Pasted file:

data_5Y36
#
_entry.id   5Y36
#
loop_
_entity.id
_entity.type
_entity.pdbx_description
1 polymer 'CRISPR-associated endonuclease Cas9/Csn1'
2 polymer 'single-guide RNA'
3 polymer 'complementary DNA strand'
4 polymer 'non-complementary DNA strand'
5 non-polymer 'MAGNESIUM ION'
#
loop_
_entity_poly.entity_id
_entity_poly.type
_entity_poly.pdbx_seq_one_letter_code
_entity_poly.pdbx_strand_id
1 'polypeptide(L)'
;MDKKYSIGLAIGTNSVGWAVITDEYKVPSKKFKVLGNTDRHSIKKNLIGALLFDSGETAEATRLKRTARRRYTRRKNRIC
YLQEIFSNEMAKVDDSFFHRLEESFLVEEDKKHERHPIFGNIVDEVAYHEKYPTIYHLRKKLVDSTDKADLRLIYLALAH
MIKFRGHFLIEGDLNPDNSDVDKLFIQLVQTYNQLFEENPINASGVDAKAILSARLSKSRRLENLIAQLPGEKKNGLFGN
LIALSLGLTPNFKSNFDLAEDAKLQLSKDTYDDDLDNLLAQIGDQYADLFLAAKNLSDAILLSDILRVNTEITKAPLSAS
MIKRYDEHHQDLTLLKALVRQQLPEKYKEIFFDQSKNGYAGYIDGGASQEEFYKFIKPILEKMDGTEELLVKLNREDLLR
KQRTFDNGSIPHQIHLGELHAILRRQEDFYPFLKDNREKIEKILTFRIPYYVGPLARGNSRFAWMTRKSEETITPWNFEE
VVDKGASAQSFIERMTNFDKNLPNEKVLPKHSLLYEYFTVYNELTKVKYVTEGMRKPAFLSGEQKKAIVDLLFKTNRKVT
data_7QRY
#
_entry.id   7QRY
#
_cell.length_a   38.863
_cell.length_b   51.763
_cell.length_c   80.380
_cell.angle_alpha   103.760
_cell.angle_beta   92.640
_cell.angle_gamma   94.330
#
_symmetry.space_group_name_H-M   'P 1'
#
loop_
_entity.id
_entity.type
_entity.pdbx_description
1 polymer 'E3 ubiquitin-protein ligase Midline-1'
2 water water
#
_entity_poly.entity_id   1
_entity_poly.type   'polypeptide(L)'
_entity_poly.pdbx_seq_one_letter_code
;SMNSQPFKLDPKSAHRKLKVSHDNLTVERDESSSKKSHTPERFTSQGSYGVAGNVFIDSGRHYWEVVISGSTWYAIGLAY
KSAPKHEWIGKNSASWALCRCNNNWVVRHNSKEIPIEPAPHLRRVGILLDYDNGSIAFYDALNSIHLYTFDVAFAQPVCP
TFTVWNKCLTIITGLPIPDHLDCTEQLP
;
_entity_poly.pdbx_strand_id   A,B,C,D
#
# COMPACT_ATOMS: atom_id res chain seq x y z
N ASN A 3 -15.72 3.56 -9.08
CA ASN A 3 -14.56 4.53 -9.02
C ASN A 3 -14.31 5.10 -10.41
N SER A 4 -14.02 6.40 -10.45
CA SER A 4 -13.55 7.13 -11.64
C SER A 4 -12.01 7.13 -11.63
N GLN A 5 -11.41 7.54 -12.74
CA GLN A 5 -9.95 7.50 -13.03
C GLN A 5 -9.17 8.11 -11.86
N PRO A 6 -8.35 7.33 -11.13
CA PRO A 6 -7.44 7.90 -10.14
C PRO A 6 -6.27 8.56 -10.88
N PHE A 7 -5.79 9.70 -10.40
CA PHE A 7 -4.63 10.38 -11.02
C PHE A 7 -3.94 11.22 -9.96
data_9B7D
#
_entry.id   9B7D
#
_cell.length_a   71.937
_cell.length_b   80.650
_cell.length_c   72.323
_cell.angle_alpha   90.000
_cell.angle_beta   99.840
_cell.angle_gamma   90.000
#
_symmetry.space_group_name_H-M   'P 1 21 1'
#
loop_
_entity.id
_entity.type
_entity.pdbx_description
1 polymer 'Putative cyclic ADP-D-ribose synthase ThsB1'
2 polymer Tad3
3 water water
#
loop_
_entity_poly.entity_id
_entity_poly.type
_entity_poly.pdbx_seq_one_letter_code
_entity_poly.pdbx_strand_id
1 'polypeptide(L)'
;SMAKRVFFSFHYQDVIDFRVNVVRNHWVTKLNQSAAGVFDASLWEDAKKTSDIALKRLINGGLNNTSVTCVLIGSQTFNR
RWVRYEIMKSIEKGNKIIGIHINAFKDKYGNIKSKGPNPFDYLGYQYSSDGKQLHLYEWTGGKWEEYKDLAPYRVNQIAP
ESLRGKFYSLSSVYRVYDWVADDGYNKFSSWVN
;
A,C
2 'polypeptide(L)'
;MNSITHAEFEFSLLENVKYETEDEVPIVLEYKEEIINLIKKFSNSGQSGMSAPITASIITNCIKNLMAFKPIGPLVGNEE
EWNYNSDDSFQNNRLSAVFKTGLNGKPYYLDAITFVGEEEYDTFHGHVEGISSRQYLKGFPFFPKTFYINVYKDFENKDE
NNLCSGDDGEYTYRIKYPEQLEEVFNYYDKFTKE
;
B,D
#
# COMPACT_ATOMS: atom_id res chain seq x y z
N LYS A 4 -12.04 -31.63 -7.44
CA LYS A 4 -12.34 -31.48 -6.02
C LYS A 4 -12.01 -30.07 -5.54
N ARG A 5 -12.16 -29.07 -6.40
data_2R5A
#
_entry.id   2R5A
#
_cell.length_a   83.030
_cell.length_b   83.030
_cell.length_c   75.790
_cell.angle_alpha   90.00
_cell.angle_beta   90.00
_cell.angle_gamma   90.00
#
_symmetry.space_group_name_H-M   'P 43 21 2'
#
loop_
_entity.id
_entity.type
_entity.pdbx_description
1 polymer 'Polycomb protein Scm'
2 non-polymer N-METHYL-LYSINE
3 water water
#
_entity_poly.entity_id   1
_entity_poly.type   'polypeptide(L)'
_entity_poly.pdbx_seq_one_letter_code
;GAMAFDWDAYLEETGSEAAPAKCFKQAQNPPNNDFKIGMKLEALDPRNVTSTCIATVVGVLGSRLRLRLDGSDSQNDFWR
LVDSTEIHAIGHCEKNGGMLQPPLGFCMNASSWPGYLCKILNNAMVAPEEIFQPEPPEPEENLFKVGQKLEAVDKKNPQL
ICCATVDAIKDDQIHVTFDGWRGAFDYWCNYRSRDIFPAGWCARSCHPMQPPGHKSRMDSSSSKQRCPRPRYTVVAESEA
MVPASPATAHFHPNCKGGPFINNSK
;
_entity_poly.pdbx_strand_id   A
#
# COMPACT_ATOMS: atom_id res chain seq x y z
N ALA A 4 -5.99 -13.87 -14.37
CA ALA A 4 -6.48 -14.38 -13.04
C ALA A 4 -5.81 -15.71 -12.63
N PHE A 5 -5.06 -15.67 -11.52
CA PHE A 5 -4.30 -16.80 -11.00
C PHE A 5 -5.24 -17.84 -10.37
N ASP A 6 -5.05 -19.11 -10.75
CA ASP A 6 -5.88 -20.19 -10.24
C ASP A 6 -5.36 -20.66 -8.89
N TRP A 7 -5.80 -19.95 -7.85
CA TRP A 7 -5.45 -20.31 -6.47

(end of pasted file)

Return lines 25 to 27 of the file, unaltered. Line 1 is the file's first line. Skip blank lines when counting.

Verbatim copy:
MIKRYDEHHQDLTLLKALVRQQLPEKYKEIFFDQSKNGYAGYIDGGASQEEFYKFIKPILEKMDGTEELLVKLNREDLLR
KQRTFDNGSIPHQIHLGELHAILRRQEDFYPFLKDNREKIEKILTFRIPYYVGPLARGNSRFAWMTRKSEETITPWNFEE
VVDKGASAQSFIERMTNFDKNLPNEKVLPKHSLLYEYFTVYNELTKVKYVTEGMRKPAFLSGEQKKAIVDLLFKTNRKVT